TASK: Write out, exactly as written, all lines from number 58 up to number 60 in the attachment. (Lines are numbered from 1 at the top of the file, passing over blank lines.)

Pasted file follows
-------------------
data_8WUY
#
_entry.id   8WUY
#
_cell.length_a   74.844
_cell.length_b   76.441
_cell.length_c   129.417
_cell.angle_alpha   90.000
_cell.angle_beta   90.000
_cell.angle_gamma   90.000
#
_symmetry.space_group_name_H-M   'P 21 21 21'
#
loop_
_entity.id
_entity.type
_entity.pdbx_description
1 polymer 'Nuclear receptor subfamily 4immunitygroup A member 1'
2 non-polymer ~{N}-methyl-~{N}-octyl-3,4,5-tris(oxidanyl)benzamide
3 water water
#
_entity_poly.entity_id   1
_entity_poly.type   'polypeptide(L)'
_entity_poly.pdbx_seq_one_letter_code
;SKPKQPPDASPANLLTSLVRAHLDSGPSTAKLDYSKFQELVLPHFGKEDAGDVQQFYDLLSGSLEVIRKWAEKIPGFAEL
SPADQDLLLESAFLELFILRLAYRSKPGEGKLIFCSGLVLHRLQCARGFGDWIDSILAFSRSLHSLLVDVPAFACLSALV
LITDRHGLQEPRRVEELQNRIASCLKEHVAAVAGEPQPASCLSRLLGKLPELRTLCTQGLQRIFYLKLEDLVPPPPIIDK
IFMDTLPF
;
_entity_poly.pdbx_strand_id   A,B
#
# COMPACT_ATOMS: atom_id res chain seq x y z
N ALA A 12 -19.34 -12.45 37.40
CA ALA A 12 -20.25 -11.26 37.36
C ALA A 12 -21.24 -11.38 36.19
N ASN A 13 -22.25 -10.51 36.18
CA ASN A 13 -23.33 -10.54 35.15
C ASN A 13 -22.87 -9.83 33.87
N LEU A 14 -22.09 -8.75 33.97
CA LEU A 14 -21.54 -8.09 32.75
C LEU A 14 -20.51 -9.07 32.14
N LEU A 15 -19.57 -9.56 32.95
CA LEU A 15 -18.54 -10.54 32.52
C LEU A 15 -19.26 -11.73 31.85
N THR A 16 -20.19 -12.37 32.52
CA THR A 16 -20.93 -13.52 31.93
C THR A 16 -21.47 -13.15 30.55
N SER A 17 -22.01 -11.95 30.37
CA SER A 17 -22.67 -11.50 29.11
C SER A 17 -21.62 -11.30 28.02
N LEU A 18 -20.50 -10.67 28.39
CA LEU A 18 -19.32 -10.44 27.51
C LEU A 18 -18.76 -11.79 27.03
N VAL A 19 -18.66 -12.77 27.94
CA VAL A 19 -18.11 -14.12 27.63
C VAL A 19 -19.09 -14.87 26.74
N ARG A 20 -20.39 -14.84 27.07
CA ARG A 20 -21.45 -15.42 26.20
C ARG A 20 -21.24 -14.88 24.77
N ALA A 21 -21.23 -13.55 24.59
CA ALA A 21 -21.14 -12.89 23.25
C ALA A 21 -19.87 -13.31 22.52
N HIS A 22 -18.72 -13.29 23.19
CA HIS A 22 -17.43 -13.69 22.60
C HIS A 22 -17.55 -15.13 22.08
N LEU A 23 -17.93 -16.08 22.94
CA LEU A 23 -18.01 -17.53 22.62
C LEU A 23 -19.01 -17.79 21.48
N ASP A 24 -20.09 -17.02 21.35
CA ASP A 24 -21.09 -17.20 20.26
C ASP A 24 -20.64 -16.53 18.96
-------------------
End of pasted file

CA ARG A 20 -21.45 -15.42 26.20
C ARG A 20 -21.24 -14.88 24.77
N ALA A 21 -21.23 -13.55 24.59